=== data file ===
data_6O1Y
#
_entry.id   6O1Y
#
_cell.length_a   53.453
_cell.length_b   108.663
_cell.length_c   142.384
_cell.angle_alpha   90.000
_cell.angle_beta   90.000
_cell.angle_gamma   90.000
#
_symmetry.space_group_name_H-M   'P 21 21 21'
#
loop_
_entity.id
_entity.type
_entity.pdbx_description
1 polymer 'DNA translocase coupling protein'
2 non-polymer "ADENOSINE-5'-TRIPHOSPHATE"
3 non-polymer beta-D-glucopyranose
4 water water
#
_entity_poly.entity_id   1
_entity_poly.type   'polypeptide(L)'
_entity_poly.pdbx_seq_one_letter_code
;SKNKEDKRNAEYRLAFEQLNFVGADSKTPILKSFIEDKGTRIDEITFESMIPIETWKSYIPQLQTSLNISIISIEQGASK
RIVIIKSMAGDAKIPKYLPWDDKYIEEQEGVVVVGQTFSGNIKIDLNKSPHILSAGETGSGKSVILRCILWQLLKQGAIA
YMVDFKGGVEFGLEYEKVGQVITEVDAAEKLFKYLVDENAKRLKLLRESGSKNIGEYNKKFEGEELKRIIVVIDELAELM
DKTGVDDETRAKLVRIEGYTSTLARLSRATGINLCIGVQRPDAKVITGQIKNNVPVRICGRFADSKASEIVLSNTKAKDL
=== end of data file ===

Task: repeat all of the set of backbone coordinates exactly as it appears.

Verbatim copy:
data_6O1Y
#
_entry.id   6O1Y
#
_cell.length_a   53.453
_cell.length_b   108.663
_cell.length_c   142.384
_cell.angle_alpha   90.000
_cell.angle_beta   90.000
_cell.angle_gamma   90.000
#
_symmetry.space_group_name_H-M   'P 21 21 21'
#
loop_
_entity.id
_entity.type
_entity.pdbx_description
1 polymer 'DNA translocase coupling protein'
2 non-polymer "ADENOSINE-5'-TRIPHOSPHATE"
3 non-polymer beta-D-glucopyranose
4 water water
#
_entity_poly.entity_id   1
_entity_poly.type   'polypeptide(L)'
_entity_poly.pdbx_seq_one_letter_code
;SKNKEDKRNAEYRLAFEQLNFVGADSKTPILKSFIEDKGTRIDEITFESMIPIETWKSYIPQLQTSLNISIISIEQGASK
RIVIIKSMAGDAKIPKYLPWDDKYIEEQEGVVVVGQTFSGNIKIDLNKSPHILSAGETGSGKSVILRCILWQLLKQGAIA
YMVDFKGGVEFGLEYEKVGQVITEVDAAEKLFKYLVDENAKRLKLLRESGSKNIGEYNKKFEGEELKRIIVVIDELAELM
DKTGVDDETRAKLVRIEGYTSTLARLSRATGINLCIGVQRPDAKVITGQIKNNVPVRICGRFADSKASEIVLSNTKAKDL